I'll be in Syracuse, N.Y. from Wednesday, March 14 through Sunday, March 18 as one of the musicians at this year's Cinefest. This is one of the big annual gatherings of vintage film buffs in the U.S., and I'm thrilled to be helping out. To any new friends, welcome to this running journal of adventures in silent film accompaniment!
Our first task comes Wednesday night, when the three accompanists gather with organizer Joe Yranski and decide who gets to do which film over the next four days. (Above: a scene from 'Hail the Woman' (1921), a melodrama on this year's program.)
Accompanists this year include veteran Phil Carli, whose work I find just phenomenal and who inspired me to start doing this, and Andrew Simpson, a very accomplished musician and composer from the Washington, D.C. area with a lot of silent film work to his credit.
Frankly, I'm amazed to be on the same program with talent of this caliber. I can only assume I was invited to serve as a "control factor" in some kind of experiment I'll learn about only later. "Hey, here's a study where they deliberately put a mediocre musician in among pros to see how listeners would respond." Or maybe they've worked out a promotional deal with a local grocer for low-priced vegetables, and want to ensure there's something to throw them at.
Seriously, I'm grateful to Joe Yranski, Ben Model, and other folks who've made this appearance possible. A public thanks to all!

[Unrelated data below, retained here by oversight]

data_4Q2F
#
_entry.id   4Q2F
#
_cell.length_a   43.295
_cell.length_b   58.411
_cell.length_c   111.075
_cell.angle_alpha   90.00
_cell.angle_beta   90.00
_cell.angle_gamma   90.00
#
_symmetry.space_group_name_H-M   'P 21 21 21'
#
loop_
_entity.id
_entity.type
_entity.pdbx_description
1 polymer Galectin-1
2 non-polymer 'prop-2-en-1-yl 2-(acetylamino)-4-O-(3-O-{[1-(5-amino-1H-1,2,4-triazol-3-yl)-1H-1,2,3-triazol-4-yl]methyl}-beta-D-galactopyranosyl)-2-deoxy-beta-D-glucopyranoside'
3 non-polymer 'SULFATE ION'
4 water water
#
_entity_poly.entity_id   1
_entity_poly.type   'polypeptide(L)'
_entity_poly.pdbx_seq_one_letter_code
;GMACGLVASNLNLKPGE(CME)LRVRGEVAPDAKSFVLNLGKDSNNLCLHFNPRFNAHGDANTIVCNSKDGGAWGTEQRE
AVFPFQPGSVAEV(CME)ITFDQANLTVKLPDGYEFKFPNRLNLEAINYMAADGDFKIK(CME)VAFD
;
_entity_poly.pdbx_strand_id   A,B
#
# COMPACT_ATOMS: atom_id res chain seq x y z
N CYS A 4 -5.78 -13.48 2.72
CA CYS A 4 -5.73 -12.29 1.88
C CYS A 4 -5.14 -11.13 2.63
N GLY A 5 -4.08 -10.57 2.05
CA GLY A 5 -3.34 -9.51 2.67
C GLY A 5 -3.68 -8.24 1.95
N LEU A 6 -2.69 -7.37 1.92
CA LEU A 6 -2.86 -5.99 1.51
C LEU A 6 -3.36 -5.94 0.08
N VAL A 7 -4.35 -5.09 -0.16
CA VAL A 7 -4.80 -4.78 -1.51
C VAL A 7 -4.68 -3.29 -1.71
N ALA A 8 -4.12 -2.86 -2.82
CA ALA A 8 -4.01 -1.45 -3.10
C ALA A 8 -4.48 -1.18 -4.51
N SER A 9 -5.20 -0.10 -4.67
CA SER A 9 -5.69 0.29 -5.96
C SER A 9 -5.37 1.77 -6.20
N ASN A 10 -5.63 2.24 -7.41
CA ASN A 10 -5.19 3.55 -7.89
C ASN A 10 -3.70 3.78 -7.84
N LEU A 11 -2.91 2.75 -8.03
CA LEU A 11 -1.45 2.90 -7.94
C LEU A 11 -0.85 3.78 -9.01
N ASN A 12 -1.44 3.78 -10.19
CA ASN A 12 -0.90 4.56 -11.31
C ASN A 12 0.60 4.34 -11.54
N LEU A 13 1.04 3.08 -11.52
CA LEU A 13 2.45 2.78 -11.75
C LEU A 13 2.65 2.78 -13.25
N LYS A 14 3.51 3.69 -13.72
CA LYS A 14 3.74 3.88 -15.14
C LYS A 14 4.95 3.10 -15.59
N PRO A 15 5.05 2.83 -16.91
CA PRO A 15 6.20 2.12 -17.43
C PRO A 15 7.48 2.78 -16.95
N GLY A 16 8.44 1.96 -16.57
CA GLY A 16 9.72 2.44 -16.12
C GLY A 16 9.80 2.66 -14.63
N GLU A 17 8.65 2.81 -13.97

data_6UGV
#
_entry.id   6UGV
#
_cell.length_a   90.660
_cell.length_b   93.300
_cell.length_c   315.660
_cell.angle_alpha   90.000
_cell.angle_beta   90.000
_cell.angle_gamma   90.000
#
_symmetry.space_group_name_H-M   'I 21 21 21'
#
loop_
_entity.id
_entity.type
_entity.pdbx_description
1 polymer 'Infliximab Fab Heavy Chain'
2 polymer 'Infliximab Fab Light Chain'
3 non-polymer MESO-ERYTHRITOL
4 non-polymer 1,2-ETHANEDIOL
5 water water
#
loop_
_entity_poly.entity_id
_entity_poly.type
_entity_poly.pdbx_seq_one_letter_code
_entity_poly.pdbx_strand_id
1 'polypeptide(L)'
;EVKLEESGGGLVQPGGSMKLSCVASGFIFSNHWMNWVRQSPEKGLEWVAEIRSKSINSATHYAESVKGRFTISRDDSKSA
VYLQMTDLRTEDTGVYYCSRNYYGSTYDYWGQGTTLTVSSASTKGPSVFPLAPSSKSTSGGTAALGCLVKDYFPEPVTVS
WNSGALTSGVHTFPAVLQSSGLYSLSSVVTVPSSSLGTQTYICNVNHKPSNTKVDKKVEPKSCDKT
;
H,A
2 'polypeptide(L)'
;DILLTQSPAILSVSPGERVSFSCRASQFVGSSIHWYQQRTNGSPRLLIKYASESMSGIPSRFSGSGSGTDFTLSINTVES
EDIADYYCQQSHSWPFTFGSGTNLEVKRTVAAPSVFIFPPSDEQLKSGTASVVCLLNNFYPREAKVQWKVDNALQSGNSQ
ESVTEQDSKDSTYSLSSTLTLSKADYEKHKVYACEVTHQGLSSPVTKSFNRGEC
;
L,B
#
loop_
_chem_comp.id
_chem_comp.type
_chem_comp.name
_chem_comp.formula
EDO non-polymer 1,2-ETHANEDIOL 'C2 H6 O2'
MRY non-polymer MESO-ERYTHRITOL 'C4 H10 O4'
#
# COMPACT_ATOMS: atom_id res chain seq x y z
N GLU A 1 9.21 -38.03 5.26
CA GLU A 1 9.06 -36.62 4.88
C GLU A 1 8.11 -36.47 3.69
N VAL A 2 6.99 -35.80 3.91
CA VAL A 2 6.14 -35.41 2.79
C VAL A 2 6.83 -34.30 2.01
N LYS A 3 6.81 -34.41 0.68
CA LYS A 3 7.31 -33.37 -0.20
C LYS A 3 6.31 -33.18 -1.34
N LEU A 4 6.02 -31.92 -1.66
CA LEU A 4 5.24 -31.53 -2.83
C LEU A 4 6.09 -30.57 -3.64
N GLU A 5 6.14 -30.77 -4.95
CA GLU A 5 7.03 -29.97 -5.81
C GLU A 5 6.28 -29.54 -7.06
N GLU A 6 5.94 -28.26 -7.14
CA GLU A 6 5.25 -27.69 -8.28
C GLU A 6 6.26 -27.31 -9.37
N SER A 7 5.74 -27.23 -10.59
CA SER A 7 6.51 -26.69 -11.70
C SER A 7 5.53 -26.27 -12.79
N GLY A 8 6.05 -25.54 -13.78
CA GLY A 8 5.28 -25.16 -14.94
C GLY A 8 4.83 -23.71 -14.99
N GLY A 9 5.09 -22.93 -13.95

Cinefest focuses on rare silents or early talkies that aren't generally available. In fact, many of the titles weren't announced until just last week, and the schedule is always subject to change. As for silents, this year's four-day program includes 12 features and a bevy of shorts, too, and yes, I've never seen any of them!
(If you're interested, here's the schedule; the festival is online at www.syracusecinefest.com.)
So in terms of music, that means creating a score on the fly, which is always an interesting challenge. Sometimes things fall together surprisingly well; other times, not so much. As they say when you go car-shopping, mileage my vary.
How do we decide who gets to tackle which film? From what Joe outlined, we simply take turns claiming titles until they're all spoken for. I wonder if it'll devolve into a silent film version of "Let's Make a Deal?" I'll give you a couple of Mack Sennett two-reelers in exchange for the Tom Mix feature... As a native New Hampshirite, I find myself drawn to 'Hail the Woman' (1921), which, according to Joe Yranski's notes, features "a bigoted New England farmer," a character type I feel qualified to conjure through music. But we'll see.
I'll report on things as I'm able. If you're at Cinefest, please say hello!
Update from Cinefest: Well, I'm here and it's Wednesday night. We've divided up the films and the features I'm playing are:
- Thursday, March 15, 9:55 a.m.: 'Bell Boy 13' (1923)
- Friday, March 16, 10:05 p.m.: 'The Dark Mirror' (1920)
- Saturday, March 17, sometime during 35mm show: 'Get Your Man' (1927)
Hey! That's only three. Somehow fellow accompanist Andrew Simpson wound up with five features instead of the four apiece. So I'll have to see what he'd like to do about this tomorrow...